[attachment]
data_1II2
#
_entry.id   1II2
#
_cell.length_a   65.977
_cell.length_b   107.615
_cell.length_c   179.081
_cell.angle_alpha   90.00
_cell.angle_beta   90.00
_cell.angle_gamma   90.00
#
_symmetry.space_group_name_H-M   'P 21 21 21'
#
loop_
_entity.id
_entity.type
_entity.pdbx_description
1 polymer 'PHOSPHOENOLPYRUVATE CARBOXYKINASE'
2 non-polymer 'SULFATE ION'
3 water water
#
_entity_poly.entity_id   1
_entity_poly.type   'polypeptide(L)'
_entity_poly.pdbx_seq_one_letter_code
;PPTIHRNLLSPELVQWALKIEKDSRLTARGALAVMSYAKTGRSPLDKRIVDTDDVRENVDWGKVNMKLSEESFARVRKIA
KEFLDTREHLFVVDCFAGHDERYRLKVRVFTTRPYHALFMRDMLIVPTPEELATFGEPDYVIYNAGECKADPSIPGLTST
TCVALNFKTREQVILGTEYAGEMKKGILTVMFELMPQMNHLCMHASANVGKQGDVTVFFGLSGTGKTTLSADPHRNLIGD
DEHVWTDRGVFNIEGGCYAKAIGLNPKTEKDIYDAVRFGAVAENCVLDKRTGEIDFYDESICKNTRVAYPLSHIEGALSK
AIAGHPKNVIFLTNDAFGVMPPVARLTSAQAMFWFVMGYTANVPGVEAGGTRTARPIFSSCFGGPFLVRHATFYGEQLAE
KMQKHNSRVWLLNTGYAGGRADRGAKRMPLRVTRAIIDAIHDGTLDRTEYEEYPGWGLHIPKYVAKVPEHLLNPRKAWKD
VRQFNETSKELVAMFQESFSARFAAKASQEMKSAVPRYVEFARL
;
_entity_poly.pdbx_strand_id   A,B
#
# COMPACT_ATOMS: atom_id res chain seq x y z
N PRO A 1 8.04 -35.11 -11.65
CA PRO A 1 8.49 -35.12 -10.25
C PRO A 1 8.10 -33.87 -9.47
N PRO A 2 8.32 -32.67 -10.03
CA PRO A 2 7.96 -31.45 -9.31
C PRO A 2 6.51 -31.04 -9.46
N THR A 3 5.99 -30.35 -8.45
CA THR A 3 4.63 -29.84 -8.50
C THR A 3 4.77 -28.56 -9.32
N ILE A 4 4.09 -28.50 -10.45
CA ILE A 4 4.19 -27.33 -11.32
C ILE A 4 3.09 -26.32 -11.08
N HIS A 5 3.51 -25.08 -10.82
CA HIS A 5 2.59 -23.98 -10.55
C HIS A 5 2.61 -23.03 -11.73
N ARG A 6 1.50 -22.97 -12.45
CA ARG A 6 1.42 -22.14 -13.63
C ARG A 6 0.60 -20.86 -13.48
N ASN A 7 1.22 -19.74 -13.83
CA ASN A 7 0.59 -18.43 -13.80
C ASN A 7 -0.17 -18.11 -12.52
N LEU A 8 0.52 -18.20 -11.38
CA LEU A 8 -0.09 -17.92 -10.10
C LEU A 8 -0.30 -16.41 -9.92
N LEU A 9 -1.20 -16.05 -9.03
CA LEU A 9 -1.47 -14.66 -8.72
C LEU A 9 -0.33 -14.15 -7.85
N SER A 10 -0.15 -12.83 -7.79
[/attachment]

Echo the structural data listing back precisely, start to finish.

data_1II2
#
_entry.id   1II2
#
_cell.length_a   65.977
_cell.length_b   107.615
_cell.length_c   179.081
_cell.angle_alpha   90.00
_cell.angle_beta   90.00
_cell.angle_gamma   90.00
#
_symmetry.space_group_name_H-M   'P 21 21 21'
#
loop_
_entity.id
_entity.type
_entity.pdbx_description
1 polymer 'PHOSPHOENOLPYRUVATE CARBOXYKINASE'
2 non-polymer 'SULFATE ION'
3 water water
#
_entity_poly.entity_id   1
_entity_poly.type   'polypeptide(L)'
_entity_poly.pdbx_seq_one_letter_code
;PPTIHRNLLSPELVQWALKIEKDSRLTARGALAVMSYAKTGRSPLDKRIVDTDDVRENVDWGKVNMKLSEESFARVRKIA
KEFLDTREHLFVVDCFAGHDERYRLKVRVFTTRPYHALFMRDMLIVPTPEELATFGEPDYVIYNAGECKADPSIPGLTST
TCVALNFKTREQVILGTEYAGEMKKGILTVMFELMPQMNHLCMHASANVGKQGDVTVFFGLSGTGKTTLSADPHRNLIGD
DEHVWTDRGVFNIEGGCYAKAIGLNPKTEKDIYDAVRFGAVAENCVLDKRTGEIDFYDESICKNTRVAYPLSHIEGALSK
AIAGHPKNVIFLTNDAFGVMPPVARLTSAQAMFWFVMGYTANVPGVEAGGTRTARPIFSSCFGGPFLVRHATFYGEQLAE
KMQKHNSRVWLLNTGYAGGRADRGAKRMPLRVTRAIIDAIHDGTLDRTEYEEYPGWGLHIPKYVAKVPEHLLNPRKAWKD
VRQFNETSKELVAMFQESFSARFAAKASQEMKSAVPRYVEFARL
;
_entity_poly.pdbx_strand_id   A,B
#
# COMPACT_ATOMS: atom_id res chain seq x y z
N PRO A 1 8.04 -35.11 -11.65
CA PRO A 1 8.49 -35.12 -10.25
C PRO A 1 8.10 -33.87 -9.47
N PRO A 2 8.32 -32.67 -10.03
CA PRO A 2 7.96 -31.45 -9.31
C PRO A 2 6.51 -31.04 -9.46
N THR A 3 5.99 -30.35 -8.45
CA THR A 3 4.63 -29.84 -8.50
C THR A 3 4.77 -28.56 -9.32
N ILE A 4 4.09 -28.50 -10.45
CA ILE A 4 4.19 -27.33 -11.32
C ILE A 4 3.09 -26.32 -11.08
N HIS A 5 3.51 -25.08 -10.82
CA HIS A 5 2.59 -23.98 -10.55
C HIS A 5 2.61 -23.03 -11.73
N ARG A 6 1.50 -22.97 -12.45
CA ARG A 6 1.42 -22.14 -13.63
C ARG A 6 0.60 -20.86 -13.48
N ASN A 7 1.22 -19.74 -13.83
CA ASN A 7 0.59 -18.43 -13.80
C ASN A 7 -0.17 -18.11 -12.52
N LEU A 8 0.52 -18.20 -11.38
CA LEU A 8 -0.09 -17.92 -10.10
C LEU A 8 -0.30 -16.41 -9.92
N LEU A 9 -1.20 -16.05 -9.03
CA LEU A 9 -1.47 -14.66 -8.72
C LEU A 9 -0.33 -14.15 -7.85
N SER A 10 -0.15 -12.83 -7.79